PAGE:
A Giant Step in the Right Direction

David Wilder ,

לבן ריק
לבן ריק
צילום: ערוץ 7
David Wilder
David Wilder was born in New Jersey in 1954, and graduated from Case Western Reserve University in 1976. He has been in Israel for over forty years. For over twenty years David Wilder worked with the Jewish Community of Hebron as English spokesman for the community, granting newspaper, television and radio interviews internationally. He has written hundreds of articles, appearing on Arutz Sheva, the Jerusalem Post and other publications. David is presently the Exec. Director of Eretz.Org. He conducts tours of Hebron's Jewish Community and meets with diverse groups, lecturing and answering questions. He occasionally travels abroad, speaking at various functions. He published, in English and Hebrew, Breaking the Lies, a booklet dealing with numerous issues concerning Hebron and Judea and Samaria. Additionally, David has published a number of ebooks of photographs and articles, available on Amazon or via www.davidwilder.org David Wilder is married to Ora, a 'Sabra,' for 38...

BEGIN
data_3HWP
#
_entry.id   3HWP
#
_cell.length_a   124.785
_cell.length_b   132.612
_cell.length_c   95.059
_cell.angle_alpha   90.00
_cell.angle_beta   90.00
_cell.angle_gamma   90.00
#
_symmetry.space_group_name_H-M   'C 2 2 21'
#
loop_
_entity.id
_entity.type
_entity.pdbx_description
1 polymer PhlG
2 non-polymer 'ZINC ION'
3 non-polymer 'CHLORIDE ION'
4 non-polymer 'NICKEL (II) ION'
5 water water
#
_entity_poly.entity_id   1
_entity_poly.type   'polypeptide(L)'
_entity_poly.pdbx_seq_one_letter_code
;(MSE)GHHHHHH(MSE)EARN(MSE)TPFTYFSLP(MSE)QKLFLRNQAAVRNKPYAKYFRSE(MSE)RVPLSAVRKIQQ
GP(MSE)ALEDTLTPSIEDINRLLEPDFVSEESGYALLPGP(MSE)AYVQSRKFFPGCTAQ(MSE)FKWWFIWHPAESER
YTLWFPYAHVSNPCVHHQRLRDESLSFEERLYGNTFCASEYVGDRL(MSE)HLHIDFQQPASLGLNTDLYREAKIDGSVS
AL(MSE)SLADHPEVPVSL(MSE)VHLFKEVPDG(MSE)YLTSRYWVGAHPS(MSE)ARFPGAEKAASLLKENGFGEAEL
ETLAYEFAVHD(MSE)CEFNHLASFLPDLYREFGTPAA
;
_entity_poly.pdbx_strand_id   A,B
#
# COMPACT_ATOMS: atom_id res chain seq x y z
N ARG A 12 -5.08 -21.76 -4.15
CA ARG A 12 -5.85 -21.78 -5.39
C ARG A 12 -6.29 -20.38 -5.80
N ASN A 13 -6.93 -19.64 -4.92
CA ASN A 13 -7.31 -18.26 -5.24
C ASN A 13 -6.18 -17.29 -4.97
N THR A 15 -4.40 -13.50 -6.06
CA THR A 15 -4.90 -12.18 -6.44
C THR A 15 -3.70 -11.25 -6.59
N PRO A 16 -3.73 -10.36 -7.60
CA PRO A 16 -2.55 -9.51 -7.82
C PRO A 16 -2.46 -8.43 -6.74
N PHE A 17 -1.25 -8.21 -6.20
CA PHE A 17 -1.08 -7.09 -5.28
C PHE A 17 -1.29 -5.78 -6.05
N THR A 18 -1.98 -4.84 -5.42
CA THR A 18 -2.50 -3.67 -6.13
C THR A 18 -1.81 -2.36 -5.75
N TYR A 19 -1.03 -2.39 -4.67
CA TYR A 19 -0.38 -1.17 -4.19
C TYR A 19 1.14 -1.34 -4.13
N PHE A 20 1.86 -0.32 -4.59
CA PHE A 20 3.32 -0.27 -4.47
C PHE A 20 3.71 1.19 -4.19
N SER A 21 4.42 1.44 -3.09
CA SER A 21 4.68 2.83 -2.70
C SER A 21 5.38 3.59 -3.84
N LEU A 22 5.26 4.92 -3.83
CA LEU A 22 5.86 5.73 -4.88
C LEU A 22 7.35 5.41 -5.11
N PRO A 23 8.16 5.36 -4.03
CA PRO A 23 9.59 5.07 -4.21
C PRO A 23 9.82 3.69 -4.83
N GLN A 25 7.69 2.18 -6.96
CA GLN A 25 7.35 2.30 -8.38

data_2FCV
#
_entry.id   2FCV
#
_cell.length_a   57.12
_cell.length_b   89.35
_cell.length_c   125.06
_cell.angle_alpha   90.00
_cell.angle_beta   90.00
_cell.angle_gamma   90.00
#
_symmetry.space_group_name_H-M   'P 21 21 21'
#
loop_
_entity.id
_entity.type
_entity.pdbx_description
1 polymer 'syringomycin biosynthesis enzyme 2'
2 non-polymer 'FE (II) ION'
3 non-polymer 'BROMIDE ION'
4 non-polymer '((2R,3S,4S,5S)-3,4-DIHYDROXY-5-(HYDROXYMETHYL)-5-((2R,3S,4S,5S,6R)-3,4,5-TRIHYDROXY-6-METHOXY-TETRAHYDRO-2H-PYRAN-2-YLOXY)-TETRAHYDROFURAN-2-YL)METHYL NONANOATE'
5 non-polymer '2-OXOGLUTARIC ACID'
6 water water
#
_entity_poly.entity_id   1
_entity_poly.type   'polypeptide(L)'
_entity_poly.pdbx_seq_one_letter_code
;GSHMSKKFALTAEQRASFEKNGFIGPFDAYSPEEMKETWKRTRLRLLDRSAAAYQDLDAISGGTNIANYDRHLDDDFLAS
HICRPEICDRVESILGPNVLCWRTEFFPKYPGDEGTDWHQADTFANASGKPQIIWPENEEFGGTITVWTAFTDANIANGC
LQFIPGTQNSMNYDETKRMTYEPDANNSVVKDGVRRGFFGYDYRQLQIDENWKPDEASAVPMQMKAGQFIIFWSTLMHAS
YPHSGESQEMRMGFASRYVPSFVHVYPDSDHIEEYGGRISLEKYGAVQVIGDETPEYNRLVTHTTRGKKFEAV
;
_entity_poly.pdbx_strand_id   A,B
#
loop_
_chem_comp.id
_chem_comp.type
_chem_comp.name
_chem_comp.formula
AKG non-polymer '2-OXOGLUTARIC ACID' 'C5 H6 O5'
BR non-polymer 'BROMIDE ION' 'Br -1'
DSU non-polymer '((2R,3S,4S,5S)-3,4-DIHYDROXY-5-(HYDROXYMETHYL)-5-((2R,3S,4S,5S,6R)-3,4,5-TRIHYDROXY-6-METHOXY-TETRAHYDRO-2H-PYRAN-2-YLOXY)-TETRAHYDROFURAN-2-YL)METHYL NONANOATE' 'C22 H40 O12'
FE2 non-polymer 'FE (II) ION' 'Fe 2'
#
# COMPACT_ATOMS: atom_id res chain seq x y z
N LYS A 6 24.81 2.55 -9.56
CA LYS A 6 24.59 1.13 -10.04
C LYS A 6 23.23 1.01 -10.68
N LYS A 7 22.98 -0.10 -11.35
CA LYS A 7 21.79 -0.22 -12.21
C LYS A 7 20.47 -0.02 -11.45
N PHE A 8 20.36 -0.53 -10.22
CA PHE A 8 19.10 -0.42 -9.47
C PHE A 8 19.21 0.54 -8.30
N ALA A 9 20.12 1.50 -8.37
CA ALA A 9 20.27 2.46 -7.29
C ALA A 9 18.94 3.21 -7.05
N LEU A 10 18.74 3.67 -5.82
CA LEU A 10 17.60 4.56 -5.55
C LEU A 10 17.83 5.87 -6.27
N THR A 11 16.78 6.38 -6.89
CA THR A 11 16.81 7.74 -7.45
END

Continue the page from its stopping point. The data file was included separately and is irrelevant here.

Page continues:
Yesterday Deputy Foreign Minister Danny Ayalon visited Hebron, together with MK Anastassia Michaeli, both of the Yisrael Beitenu party. Ayalon works together with party head Foreign Minister Avigdor Lieberman. The visitors, together with an entourage that included senior members of the foreign ministry and Hebron leaders, toured Hebron, including Tel Rumeida, Beit Hadassah, the Avraham Avinu synagogue and neighborhood, and of course Ma'arat HaMachpela. Before leaving they participated in a festive lunch which included final summaries of various activities common to Hebron's Jewish community and the Foreign ministry.
there is this perception that Israel is occupying stolen land and that the Palestinians are the only party with national, legal and historic rights to it…this is morally and factually incorrect